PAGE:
Until next Wednesday, Cheers! -BA

Monday, August 10, 2009

Vegetarian Diet

Summer time is the best for those who are vegetarians - more fresh food for us to eat. For me, I am actually what you would call a Octo-Lacto Vegetarian because I still eat eggs and cheese (although I do not like milk.) I have a garden that consists of many plants, but due to my neighbors tree it has not been getting as much sun as I would have hoped. Therefore, my lettuce and my tomatoes are striving, but the rest are not. Luckily for me though I have my mom and her boyfriends garden that I can raid! Today, I was able to get an abundance of yellow and green beans. Most of which have been blanched and put in the freezer for storage. I love harvesting the veggies and being able to store them. That way I know I will be able to eat some cheaper - organic food during the winter months.

My favorite to store I would have to say is probably zucchini, because I love to make bread and other dishes with them ;) I thought that I would share one of my favorite recipes that I like to make that I experimented with until I got the exact flavor consistency that I love (It's quick and easy) :

2 small zucchini's - diced
2 medium sized tomatoes - diced
1 yellow pepper - diced
1 red pepper - diced
1 green pepper - diced
1/2 red onion - diced
3 sweet basil leaves - finely chopped
2 cloves of garlic - minced
1/2 cup of lite Italian dressing
1/4 cup Feta cheese

1st I just cut all the veggies and throw them in a bowl, then the garlic and Basil. I add mix in the dressing, then throw it in the fridge for an hour, then add the Feta. Then you have a quick and easy dish on the side or for me a meal!!!

I have many salads that I make up in the summer, but this one is my fav! ENJOY!!!

'Tis the season for Zucchini!!

They start looking like this.
Then they get a little bigger, like this.

And finally, they look like this!

Mmm, zucchini.
The first two ended up sliced thin and sauted. Next? Maybe a zucchini bread or cake.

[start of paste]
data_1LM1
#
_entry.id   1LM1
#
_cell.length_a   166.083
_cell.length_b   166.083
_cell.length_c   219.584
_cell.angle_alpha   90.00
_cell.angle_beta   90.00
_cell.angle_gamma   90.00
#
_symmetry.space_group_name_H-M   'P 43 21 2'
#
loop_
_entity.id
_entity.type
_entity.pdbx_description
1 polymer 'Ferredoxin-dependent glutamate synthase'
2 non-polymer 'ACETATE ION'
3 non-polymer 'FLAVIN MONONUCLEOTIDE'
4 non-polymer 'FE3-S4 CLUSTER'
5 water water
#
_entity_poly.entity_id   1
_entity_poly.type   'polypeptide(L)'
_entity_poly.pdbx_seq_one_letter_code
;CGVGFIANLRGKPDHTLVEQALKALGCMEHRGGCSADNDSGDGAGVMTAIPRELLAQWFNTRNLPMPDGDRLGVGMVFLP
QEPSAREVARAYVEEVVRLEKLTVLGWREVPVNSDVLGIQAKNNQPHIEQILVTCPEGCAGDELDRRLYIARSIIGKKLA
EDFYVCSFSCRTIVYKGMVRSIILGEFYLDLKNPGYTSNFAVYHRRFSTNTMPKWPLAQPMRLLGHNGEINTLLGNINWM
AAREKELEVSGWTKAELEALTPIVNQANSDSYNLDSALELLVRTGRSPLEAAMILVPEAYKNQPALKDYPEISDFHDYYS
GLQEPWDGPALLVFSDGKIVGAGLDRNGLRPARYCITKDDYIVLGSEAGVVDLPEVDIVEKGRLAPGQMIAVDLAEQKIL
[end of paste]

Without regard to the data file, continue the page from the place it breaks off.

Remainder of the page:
After that? Time to look for a few creative recipes and start filling the freezer!

Saturday, August 8, 2009

GreenSpot-On Wildlife Q & A #6

Welcome to the Sixth Issue of the GreenSpot-On Wildlife Q & A! Here are questions I received from a students from the University of Oregon, C.A. Frost Environmental Science Academy in Grand Rapids, MI and others along with my answers! Please keep the questions coming as I am running out!

Question: Can you come to my school and show us some animals?
Name: Iain Age: 6
Grade: 1 School: C.A. Frost Environmental Science Academy, Grand Rapids, MI

Answer: I would love to, unfortunately, in order for me to be able to come to your school I would have to have an educational permit that would allow me to do that. At this time, I do not hold that type of permit. But, when I do, I would love to come and show your school some animals!!!


Question: Could you explain what a person should do if they find a baby animal with no mother or father around?
Name: Chi Age: 32
Location: Grand Rapids, MI

Answer: It depends really on the situation. If the animal is injured then you would want to contact a rehabber or the local DNR. In the case of an uninjured animal that is not an orphan, you would want to leave it so that it's mommy and daddy can continue to care for it. Often with fawn's (as well as other baby animals) people think that they have been abandoned by their parents, when actually the mom and dad are just off getting food.


Question: If i can post a question, what is the most exotic animal you've ever taken care of?
Name: Sam Age: 20
Grade: College School: University of Oregon State

Answer: Being in Michigan, there aren't many animals that are considered to be "exotic" here in the wild. We have taken in foxes and bobcats before. Bobcats are actually more rare for us to see that the foxes.


Most of these animals are pictured in the slideshow on the main page.

If you have children, are a student/adult or wildlife lover and you would like to ask a question about any of these animals, please send an e-mail to JRouse. Include the following information in your e-mail:

Question: (Question for JRouse)
Name: (First Name) Age: (Age)
Grade: (Grade Level of Student) School-City/State: (School Name - Location: City/State)

Up to 3 questions will be answered during each issue of the GreenSpot-On Wildlife Q & A, so it may take time for your question to be answered. Subscribe to GreenSpot-On's feed by Email to get the Issues & other posts straight to your inbox!New to GreenSpot-On: Videos! You can get to them by scrolling down on our main page and click on the videos or you can go to the following page to see our videos: Click here